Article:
As we walk through time our view of the world is constantly in flux. One day I think this, the next day I think that – nothing is ever static. There is always something new to learn, and that new thing might well knock down a wall that previously blurred your view.

The problem, it seems, is that more veils that are lifted, the more one wonders how many layers still remain. Slowly through our lives, and probably through our death, the facades that surround us are exposed. We slowly peel down the layers of the onion, and maybe only in death do we discover our true core.

For me, this unveiling process began with some radical realisations surrounding the religion of my upbringing. I was born into a religion. By that I mean I was brought up being told that religion was Truth. I could accept it (and go to heaven) or reject it (and go to hell). With no seemingly comparative alternatives on offer, I chose the former: I accepted it with a full heart, adopted it as part of my identity, and used it as a framework to evaluate my surroundings and give my life some purpose.

As I “grew up” and my social network widened, this framework evolved. I started to question. The first veil lifted.

I looked out at the world with new eyes, curious about the beliefs of other cultures and past civilisations, curious to understand how different groups have evolved to see the world so differently. I started to question:

  • How do I know if a story is true or false?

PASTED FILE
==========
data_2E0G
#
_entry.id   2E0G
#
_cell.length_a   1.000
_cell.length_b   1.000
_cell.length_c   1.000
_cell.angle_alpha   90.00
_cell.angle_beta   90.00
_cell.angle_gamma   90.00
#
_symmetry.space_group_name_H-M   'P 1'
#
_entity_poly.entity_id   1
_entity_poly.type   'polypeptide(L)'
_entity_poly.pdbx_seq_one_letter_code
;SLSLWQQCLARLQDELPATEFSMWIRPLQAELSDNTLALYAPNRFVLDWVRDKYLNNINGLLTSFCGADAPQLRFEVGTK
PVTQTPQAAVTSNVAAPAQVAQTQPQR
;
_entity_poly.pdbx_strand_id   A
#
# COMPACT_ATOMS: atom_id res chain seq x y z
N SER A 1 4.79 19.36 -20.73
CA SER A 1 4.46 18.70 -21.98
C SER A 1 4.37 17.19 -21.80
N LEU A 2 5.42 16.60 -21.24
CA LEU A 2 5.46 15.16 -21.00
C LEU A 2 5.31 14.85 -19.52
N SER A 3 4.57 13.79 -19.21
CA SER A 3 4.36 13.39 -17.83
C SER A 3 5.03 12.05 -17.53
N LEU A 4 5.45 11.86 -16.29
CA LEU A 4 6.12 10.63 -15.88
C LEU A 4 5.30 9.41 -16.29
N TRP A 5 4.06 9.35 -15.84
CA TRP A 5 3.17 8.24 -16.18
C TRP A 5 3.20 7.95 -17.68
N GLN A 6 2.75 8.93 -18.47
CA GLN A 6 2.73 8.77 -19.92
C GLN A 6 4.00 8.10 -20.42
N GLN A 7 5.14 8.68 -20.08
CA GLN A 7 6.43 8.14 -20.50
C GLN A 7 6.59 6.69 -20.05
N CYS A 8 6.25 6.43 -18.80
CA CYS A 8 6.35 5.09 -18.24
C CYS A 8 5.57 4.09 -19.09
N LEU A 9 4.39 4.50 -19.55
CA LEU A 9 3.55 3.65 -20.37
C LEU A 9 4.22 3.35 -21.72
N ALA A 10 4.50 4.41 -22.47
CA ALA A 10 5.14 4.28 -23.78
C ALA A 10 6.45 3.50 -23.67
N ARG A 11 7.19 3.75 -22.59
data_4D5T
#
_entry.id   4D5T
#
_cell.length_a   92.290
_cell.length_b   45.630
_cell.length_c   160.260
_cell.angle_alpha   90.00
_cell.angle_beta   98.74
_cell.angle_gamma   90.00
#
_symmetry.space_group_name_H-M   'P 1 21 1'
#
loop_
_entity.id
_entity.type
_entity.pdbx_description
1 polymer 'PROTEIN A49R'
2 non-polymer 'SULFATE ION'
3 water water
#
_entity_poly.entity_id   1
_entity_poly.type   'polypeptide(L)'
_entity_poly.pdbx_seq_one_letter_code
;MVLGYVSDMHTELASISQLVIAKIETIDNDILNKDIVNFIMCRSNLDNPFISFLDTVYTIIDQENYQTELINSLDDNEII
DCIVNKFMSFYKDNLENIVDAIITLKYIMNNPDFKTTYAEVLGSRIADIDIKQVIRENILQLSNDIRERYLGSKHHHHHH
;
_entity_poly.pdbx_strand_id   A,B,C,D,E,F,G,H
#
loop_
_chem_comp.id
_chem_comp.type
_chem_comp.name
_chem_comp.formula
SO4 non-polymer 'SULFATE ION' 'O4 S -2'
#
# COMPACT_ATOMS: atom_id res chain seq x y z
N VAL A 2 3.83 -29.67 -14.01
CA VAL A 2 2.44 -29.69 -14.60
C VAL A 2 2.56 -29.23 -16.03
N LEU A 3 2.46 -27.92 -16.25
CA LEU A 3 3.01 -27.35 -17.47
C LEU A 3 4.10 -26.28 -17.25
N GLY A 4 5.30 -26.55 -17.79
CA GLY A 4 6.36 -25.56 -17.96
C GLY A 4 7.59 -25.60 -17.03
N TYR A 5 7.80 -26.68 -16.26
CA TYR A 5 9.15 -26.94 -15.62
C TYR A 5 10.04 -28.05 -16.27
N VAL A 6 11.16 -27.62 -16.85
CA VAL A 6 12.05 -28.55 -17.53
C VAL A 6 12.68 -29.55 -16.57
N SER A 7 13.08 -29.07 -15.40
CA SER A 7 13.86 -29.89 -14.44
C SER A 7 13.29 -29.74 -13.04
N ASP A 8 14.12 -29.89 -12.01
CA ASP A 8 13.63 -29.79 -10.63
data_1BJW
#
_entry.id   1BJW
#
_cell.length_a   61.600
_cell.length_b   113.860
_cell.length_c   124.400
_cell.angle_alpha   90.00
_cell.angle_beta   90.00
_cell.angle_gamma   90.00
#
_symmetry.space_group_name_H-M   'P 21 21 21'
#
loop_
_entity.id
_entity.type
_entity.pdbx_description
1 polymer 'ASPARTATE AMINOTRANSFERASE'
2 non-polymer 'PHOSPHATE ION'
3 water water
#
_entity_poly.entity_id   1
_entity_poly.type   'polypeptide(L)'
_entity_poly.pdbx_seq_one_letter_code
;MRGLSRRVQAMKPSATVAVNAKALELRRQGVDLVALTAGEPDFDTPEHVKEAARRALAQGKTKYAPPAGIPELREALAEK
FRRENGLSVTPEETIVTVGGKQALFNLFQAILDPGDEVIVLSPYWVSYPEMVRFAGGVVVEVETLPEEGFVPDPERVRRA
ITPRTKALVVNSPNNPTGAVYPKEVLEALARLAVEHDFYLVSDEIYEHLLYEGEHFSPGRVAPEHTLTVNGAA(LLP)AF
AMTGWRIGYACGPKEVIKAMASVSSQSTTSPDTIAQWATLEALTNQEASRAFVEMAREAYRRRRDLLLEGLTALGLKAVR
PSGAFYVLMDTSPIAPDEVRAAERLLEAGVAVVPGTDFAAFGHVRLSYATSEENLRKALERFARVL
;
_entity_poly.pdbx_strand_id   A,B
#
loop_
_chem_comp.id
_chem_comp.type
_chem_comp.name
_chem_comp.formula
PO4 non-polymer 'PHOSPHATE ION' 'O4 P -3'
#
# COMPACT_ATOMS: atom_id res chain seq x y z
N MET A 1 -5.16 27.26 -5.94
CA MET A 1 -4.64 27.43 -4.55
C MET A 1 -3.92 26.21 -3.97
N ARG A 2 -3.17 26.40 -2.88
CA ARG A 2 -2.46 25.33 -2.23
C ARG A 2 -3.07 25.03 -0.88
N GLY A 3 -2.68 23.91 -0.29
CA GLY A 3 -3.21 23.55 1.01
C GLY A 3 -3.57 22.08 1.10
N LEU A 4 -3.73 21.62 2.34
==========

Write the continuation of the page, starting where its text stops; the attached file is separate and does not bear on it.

• How can I evaluate right from wrong?
  • If evangelising to the world is not my life purpose, then what is?

Ahead of me I saw a much bigger more dynamic world, albeit more scary it was beautiful and exciting.

As I learned about history and science and culture, I began to look at them more critically. My favourite analogy for this is to think of it as analysing the “stories” that they are made of. As I pulled them apart I realised that every story has its biases. There is a story behind every story.

Every story is the result of events that have occurred throughout history – that all aspects of our lives come from our ancestors and how they adapted to fit environmental changes, or how we are taking this position and adapting to changes in our environment.

I guess that what has led me to philosophy. It seems the question at the onion’s core is: What is “reality”?

Slowly, slowly, I feel I am getting closer to determining what it means (to me) to be “alive”. Or at least I’m figuring out what story of reality makes the most sense to me.